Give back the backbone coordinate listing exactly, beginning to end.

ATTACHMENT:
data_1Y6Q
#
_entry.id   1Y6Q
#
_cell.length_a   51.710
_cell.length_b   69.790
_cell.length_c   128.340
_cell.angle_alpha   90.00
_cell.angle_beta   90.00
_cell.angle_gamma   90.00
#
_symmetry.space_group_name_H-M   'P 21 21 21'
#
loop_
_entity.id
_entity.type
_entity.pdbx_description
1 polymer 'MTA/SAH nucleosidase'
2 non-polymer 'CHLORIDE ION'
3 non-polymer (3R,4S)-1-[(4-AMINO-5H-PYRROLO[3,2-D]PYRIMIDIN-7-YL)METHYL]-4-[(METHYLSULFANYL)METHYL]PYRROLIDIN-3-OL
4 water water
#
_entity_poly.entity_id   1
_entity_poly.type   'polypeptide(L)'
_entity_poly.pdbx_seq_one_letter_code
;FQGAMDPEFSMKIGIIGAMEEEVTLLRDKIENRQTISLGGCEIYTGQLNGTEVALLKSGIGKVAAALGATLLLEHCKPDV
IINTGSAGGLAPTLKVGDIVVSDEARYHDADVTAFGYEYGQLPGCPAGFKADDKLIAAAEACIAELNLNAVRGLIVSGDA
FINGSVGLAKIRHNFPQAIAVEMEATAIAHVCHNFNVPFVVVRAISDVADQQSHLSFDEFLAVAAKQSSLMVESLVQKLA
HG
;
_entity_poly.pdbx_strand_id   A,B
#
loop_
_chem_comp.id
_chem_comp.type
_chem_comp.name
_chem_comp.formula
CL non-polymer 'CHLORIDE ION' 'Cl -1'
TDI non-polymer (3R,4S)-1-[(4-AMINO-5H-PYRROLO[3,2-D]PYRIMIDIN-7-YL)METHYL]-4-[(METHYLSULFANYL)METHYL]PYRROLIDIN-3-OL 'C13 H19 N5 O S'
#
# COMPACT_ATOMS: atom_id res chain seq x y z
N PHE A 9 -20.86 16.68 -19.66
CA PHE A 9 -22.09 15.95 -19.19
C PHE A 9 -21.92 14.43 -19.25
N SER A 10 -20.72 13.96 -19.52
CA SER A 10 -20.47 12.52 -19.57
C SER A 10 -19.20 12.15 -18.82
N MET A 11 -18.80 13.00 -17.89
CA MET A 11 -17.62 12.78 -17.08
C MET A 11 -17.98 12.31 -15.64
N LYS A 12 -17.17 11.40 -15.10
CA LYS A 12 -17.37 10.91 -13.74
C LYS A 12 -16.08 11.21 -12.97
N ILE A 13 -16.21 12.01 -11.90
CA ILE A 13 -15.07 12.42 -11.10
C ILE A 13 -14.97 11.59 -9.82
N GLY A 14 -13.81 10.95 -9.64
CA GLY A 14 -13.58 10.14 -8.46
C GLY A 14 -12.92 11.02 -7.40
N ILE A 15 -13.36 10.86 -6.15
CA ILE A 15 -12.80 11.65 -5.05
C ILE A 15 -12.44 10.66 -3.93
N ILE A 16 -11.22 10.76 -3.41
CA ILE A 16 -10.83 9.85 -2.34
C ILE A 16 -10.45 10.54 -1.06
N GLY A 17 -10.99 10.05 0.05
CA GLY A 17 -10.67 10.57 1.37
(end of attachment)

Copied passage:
data_1Y6Q
#
_entry.id   1Y6Q
#
_cell.length_a   51.710
_cell.length_b   69.790
_cell.length_c   128.340
_cell.angle_alpha   90.00
_cell.angle_beta   90.00
_cell.angle_gamma   90.00
#
_symmetry.space_group_name_H-M   'P 21 21 21'
#
loop_
_entity.id
_entity.type
_entity.pdbx_description
1 polymer 'MTA/SAH nucleosidase'
2 non-polymer 'CHLORIDE ION'
3 non-polymer (3R,4S)-1-[(4-AMINO-5H-PYRROLO[3,2-D]PYRIMIDIN-7-YL)METHYL]-4-[(METHYLSULFANYL)METHYL]PYRROLIDIN-3-OL
4 water water
#
_entity_poly.entity_id   1
_entity_poly.type   'polypeptide(L)'
_entity_poly.pdbx_seq_one_letter_code
;FQGAMDPEFSMKIGIIGAMEEEVTLLRDKIENRQTISLGGCEIYTGQLNGTEVALLKSGIGKVAAALGATLLLEHCKPDV
IINTGSAGGLAPTLKVGDIVVSDEARYHDADVTAFGYEYGQLPGCPAGFKADDKLIAAAEACIAELNLNAVRGLIVSGDA
FINGSVGLAKIRHNFPQAIAVEMEATAIAHVCHNFNVPFVVVRAISDVADQQSHLSFDEFLAVAAKQSSLMVESLVQKLA
HG
;
_entity_poly.pdbx_strand_id   A,B
#
loop_
_chem_comp.id
_chem_comp.type
_chem_comp.name
_chem_comp.formula
CL non-polymer 'CHLORIDE ION' 'Cl -1'
TDI non-polymer (3R,4S)-1-[(4-AMINO-5H-PYRROLO[3,2-D]PYRIMIDIN-7-YL)METHYL]-4-[(METHYLSULFANYL)METHYL]PYRROLIDIN-3-OL 'C13 H19 N5 O S'
#
# COMPACT_ATOMS: atom_id res chain seq x y z
N PHE A 9 -20.86 16.68 -19.66
CA PHE A 9 -22.09 15.95 -19.19
C PHE A 9 -21.92 14.43 -19.25
N SER A 10 -20.72 13.96 -19.52
CA SER A 10 -20.47 12.52 -19.57
C SER A 10 -19.20 12.15 -18.82
N MET A 11 -18.80 13.00 -17.89
CA MET A 11 -17.62 12.78 -17.08
C MET A 11 -17.98 12.31 -15.64
N LYS A 12 -17.17 11.40 -15.10
CA LYS A 12 -17.37 10.91 -13.74
C LYS A 12 -16.08 11.21 -12.97
N ILE A 13 -16.21 12.01 -11.90
CA ILE A 13 -15.07 12.42 -11.10
C ILE A 13 -14.97 11.59 -9.82
N GLY A 14 -13.81 10.95 -9.64
CA GLY A 14 -13.58 10.14 -8.46
C GLY A 14 -12.92 11.02 -7.40
N ILE A 15 -13.36 10.86 -6.15
CA ILE A 15 -12.80 11.65 -5.05
C ILE A 15 -12.44 10.66 -3.93
N ILE A 16 -11.22 10.76 -3.41
CA ILE A 16 -10.83 9.85 -2.34
C ILE A 16 -10.45 10.54 -1.06
N GLY A 17 -10.99 10.05 0.05
CA GLY A 17 -10.67 10.57 1.37